The CBC tunes in to content management

TORONTO — Canada’s national broadcaster is experimenting with new server technology that allows users to edit, manipulate and present television content in real time, saving it the expense of sending a production crew overseas to cover a live event.

While this is not the first time

the Canadian Broadcasting Corp. has used digital non-linear production technology — CBC Television utilized it for parts of the 2004 Summer Olympic Games — CBC will fully produce the International Association of Athletics Federations (IAAF) World Track and Field Championship in Helsinki using server technology. The Avid Unity Server Technology, which CBC News recently purchased and CBC Sports is borrowing for this event and future ones, enables users to work with the same content simultaneously. CBC’s use of the technology has piqued the interest of fellow American broadcaster NBC, which will be coming up to Toronto soon to see the technology in action.

“The concept is to have the server in Helsinki and pull files as needed,” said Joe Sidoli, director of production resources at CBC TV Network Sports. “We’re trying to put two minds together.”

He added that CBC is not at this stage yet but hopes to be by the 2008 Summer Olympic Games in Beijing. High bandwidth costs are keeping CBC from using a browser to pull hi res feeds across the network from Helsinki or other remote locations. CBC Sports will also be using the server equipment for upcoming broadcasts of the 2006 Winter Olympic Games in Torino with CBC News eventually — CBC did not specify a date — using the technology for all of its news broadcasts.

The content can come to the server live, from a tape or from another server. CBC, for example, is taking seven common video ASI feeds from Helsinki and feeds from three unilateral CBC cameras and bringing them back to Toronto via a 155 Mbps Optical Carrier (OC) 3 fibre optic network. The Avid AirSpeed I/O device receives all feeds and sends them to the main server, which holds approximately 400 hours of video. Once there, the feeds are recorded and then duplicated on tape machines for backup. While the tapes are intended for backup in case the server fails, Sidoli said the editing suites are not equipped with linear equipment.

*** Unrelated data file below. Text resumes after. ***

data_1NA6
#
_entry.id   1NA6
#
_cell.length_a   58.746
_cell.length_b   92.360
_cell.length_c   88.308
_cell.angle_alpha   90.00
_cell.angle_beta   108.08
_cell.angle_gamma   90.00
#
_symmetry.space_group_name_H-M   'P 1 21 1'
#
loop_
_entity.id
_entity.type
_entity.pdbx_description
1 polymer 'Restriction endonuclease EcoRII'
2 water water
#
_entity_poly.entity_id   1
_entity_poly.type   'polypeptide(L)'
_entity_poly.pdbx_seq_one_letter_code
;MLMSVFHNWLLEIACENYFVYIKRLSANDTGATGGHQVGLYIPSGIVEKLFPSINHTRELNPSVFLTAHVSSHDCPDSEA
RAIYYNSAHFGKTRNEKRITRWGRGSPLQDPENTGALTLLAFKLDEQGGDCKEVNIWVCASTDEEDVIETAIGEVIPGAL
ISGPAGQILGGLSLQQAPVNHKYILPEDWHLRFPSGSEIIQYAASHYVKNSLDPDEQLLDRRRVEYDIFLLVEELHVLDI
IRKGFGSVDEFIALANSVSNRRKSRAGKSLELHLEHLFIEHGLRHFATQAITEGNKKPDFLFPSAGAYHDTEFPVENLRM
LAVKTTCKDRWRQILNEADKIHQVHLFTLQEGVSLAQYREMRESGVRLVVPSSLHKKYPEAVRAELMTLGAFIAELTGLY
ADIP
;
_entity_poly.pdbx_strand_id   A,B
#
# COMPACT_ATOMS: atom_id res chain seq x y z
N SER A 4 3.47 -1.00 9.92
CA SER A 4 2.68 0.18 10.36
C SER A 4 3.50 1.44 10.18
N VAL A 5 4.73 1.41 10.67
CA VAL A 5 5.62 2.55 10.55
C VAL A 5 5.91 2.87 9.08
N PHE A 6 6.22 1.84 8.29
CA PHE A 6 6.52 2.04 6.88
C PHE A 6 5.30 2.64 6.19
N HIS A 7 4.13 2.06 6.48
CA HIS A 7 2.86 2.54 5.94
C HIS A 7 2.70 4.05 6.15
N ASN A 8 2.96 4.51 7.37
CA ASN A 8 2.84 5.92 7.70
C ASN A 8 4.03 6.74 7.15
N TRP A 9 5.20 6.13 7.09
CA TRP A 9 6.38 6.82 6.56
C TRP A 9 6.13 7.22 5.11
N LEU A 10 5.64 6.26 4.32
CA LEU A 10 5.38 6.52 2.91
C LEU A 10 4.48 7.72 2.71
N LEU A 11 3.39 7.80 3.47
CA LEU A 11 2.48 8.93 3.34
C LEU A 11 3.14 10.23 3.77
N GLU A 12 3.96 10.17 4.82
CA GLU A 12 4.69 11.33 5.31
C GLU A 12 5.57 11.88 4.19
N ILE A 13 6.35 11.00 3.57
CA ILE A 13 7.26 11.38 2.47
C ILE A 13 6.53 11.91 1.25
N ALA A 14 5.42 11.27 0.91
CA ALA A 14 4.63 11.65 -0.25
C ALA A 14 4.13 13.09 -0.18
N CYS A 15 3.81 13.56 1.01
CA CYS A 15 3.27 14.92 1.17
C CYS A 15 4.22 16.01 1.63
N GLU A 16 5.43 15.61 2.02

By using non-linear digital technology, broadcasters can cut the number of editing suites in a remote location from around 10 or 11 in the past down to one. While this may help the publicly-funded broadcaster save on production costs, CBC Olympic Games executive producer Terry Ludwick, who has traveled to Calgary and Seoul for past Olympic Games, said employees will now miss out on the excitement of being chosen to represent their organization abroad.

“Marching as a team is a powerful motivator,” said Ludwick, adding a trip overseas can also be a good chance to leave personal problems behind. Ludwick, however, also said, in his experience, the crew doesn’t usually get to see much of the site except for the bus ride from the hotel to the editing suite.

Using Toronto and Montreal as home base, CBC has set up three production Avid suites. Once the shot list is labeled, the producer will tell the editor that he needs a specified length of shot. The editor will then browse the server for the correct file and pull it down to the editing suite. But as Ludwick points out, there could be 1,000 files with the same name.

“It’s communication squared,” said Ludwick, who has also served as executive producer for CBC’s broadcasts of the 1999 (Winnipeg) and 2003 (Santo Domingo) Pan American Games. “Our language has been developed over 50 years of television. Now we’re developing a new language.”

In the old tape library system an editor would read a number, which represents a longer description of a file, making it easier to locate the correct one. With files, however, an editor may never see the video before it goes to air. Ludwick added that almost happened on Tuesday’s broadcast when a piece of video came from Helsinki to Toronto but was missing all of its graphics.

“If we had not screened the video, it would have went on air,” said Ludwick. “Hopefully we’re in the terrible twos of this technology. Now it’s so easy to play back the wrong file. You’re playing defense. The risk of that happening is higher than it was with tape.”

Comment: info@itbusiness.ca

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